If you're worried about your pension - perhaps you've heard that the company which funds your scheme is in trouble, or it's already become insolvent - it can be a very challenging time.
We protect millions of people throughout the United Kingdom who are members of defined benefit pension schemes, to make sure they’ll be looked after if the employer responsible for funding the scheme they’ve paid into fails.
If the employer whose scheme you paid into doesn’t have enough funds to enable the scheme to pay you the pension it promised, we'll provide compensation in place of your pension.
We’re proud of the work we do. Without us, many people would face significant financial hardship.
Who do we protect?
We protect members of defined benefit pension schemes, often known as final salary schemes.
What happens if your scheme's employer becomes insolvent?
We don’t take on a pension scheme as soon as an employer becomes insolvent. Instead, we start what we call the ‘assessment period’.
How do we protect pensions?
Read our 'What is the Pension Protection Fund' booklet, below, to learn more about what we do and how we protect your pension.
Concerned that your employer might become insolvent?
If you’ve heard that the company which sponsors your defined benefit pension scheme may be in financial difficulty or is facing a major change or ‘event’ – such as a restructure, sale, or potential insolvency – you might understandably have concerns about your pension.
In these circumstances, if you have queries about your pension you should speak to your scheme trustee or administrator. They will tell you about any important developments relating to your pension.
If your company were in future to become insolvent and your scheme enters PPF assessment, the trustee will remain responsible for communicating with you and other members throughout the assessment period.
Think carefully before transferring out your benefits
If you're a member of a defined benefit (DB) scheme which is not in a PPF assessment period, you might be able to transfer out your benefits into an alternative pension arrangement, such as a defined contribution pension. To check this, speak to your scheme trustee or administrator.
Since the introduction of pension freedoms in 2015 which gave people aged 55 and over greater flexibility about when and how to draw their defined contribution pension savings, more DB scheme members have exercised their right to transfer out.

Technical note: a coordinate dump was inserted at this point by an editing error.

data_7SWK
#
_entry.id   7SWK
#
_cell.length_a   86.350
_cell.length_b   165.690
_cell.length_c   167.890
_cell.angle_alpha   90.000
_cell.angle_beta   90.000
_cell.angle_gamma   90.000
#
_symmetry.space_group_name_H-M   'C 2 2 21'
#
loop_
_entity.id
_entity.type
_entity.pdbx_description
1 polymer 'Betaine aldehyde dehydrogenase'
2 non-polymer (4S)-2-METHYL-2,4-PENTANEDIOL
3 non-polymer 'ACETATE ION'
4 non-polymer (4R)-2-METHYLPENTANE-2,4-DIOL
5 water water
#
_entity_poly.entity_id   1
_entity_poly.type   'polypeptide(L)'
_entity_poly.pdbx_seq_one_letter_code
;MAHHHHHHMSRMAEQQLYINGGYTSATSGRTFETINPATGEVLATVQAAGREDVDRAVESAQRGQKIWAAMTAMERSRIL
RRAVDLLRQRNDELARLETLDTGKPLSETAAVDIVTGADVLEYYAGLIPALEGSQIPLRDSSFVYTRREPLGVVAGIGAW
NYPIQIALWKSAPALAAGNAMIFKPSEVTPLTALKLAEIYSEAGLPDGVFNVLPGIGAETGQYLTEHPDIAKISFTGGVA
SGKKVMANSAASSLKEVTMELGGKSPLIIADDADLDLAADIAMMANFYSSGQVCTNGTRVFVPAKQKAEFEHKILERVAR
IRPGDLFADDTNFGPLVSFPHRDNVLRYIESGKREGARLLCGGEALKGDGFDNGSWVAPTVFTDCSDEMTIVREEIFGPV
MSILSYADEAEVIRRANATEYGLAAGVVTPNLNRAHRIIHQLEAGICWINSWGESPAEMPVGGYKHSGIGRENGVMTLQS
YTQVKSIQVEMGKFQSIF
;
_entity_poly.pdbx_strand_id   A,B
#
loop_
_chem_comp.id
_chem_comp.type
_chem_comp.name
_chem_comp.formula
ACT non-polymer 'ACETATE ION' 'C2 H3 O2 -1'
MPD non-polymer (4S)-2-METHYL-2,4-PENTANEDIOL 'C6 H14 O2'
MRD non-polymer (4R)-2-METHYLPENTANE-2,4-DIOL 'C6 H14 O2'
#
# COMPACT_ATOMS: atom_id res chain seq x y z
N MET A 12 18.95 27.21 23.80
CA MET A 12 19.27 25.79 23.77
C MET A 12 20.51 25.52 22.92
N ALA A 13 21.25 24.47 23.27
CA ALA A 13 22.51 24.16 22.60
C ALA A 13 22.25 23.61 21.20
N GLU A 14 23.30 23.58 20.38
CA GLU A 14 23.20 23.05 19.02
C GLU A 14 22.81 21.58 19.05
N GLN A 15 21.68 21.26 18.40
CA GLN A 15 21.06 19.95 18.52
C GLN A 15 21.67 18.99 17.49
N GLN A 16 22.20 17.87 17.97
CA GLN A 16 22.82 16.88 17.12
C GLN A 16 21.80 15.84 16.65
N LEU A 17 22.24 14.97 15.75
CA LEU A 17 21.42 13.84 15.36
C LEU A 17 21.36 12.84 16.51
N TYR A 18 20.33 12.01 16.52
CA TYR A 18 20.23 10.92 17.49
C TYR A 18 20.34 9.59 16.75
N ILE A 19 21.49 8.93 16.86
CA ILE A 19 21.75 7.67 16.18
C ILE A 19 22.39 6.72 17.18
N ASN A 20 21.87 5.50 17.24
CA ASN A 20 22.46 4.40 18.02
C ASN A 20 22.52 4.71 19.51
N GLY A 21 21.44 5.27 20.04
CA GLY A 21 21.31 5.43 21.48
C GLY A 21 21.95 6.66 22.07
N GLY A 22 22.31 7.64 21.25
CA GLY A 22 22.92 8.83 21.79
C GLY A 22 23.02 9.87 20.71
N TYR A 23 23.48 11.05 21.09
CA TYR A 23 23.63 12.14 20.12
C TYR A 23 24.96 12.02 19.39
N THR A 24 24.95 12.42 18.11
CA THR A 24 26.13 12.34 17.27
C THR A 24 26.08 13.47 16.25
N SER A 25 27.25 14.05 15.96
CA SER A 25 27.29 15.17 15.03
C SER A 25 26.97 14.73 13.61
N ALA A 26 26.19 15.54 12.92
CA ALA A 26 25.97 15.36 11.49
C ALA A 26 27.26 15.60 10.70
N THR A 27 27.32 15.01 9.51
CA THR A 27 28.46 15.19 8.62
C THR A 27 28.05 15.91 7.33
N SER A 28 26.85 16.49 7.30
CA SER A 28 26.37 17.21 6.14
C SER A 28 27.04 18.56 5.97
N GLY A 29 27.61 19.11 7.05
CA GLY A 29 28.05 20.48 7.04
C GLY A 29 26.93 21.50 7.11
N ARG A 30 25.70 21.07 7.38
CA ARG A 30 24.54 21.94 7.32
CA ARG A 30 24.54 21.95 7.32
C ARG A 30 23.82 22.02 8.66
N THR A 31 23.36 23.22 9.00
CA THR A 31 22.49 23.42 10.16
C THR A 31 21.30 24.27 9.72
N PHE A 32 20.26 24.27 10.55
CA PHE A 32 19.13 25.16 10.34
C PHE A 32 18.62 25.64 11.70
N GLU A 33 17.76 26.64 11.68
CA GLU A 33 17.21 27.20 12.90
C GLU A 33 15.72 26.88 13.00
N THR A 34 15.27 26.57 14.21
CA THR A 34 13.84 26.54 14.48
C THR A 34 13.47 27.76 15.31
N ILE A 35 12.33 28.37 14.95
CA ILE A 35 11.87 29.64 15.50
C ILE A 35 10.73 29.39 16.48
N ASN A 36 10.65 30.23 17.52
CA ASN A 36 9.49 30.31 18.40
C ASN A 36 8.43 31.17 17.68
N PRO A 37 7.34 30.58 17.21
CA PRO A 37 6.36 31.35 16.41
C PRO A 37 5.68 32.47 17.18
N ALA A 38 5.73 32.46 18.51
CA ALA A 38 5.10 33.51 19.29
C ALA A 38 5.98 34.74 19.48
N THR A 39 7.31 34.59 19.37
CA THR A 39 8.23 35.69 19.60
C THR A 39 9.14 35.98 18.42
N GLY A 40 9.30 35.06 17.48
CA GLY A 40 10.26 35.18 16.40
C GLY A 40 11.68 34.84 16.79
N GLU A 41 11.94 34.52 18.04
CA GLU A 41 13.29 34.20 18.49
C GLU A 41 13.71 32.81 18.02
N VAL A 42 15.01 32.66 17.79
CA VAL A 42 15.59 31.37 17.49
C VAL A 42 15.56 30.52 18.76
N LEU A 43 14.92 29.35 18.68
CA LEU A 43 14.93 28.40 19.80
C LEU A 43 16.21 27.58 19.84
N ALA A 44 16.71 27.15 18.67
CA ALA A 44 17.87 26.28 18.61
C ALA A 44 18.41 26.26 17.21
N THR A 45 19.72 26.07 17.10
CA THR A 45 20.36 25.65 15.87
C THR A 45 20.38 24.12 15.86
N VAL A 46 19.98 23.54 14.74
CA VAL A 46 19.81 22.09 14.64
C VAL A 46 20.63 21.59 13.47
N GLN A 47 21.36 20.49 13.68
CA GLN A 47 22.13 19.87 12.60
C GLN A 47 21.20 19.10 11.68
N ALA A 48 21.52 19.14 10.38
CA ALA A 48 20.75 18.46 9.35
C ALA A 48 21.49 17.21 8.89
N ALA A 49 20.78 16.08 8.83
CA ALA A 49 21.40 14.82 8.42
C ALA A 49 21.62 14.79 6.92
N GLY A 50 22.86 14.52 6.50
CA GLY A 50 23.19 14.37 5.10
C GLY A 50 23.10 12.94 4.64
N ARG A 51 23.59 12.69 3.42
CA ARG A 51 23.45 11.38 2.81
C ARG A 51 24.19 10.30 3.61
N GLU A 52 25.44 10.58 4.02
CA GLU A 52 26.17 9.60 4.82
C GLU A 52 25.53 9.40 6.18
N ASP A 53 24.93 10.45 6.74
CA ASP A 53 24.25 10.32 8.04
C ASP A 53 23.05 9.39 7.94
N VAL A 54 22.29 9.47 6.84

It's important to think carefully before opting to transfer out your benefits from a DB pension scheme. This is even more vital at times of uncertainty or if you have concerns about the stability of your company. You should be especially wary if anyone approaches you directly to offer transfer advice at a time your employer is reported to be in financial distress – it could be a scam.
Official guidance says it's in the best interests of most people to stay in their DB pension. Making a well-informed decision is vital – it’s important to understand the risks. If you decide to transfer out you typically can’t reverse it and you’ll be giving up both a valuable level of predictability in your retirement income and the protection we provide in the event of employer insolvency.
The Financial Conduct Authority and the Pensions Regulator have published information to help you understand the value of a defined benefit pension and what to think about if you are considering transferring out of a DB pension scheme.
To help you consider your pension choices, you can get free, impartial guidance from MoneyHelper.
You can also use an independent financial adviser to help you make the best decision for your own personal circumstances. Obtaining independent advice is a legal requirement if you're considering transferring out of your DB scheme, and the value of your safeguarded pension pot exceeds £30,000.
MoneyHelper have a guide on choosing a financial adviser to get you started. Before speaking to an adviser, it's important to check they are authorised and regulated to help you. The Financial Conduct Authority (FCA) have a register of authorised financial advisers.
Once a company which sponsors a DB pension scheme becomes insolvent and the scheme enters an assessment period, by law, it's generally not possible to transfer out your benefits.
Beware of pension scams
Pension scams have a devastating effect on victims and many lose their hard-earned life savings. Once scammers have got hold of your pension money, it's almost impossible to get it back.
Pension scams can take many forms – one tactic is by persuading you to cash in your pension pot for them to ‘invest’, often with the promise of high returns and low risk. If you're a member of a DB scheme, this might involve a scammer encouraging you to transfer out your benefits in order to give them the money.
For information on how to avoid becoming a victim of a pension scam, visit the FCA’s ScamSmart hub. If you believe you may have already fallen victim to a pension scam, you should report it to Action Fraud.
You can also book a ‘Pension Loss Appointment’ with MoneyHelper to speak to a trained specialist. Although it's unlikely you’ll be able to recover all of your money, there might be a chance to recover some of it. They will be able to help identify whether you might be able to claim compensation or recompense.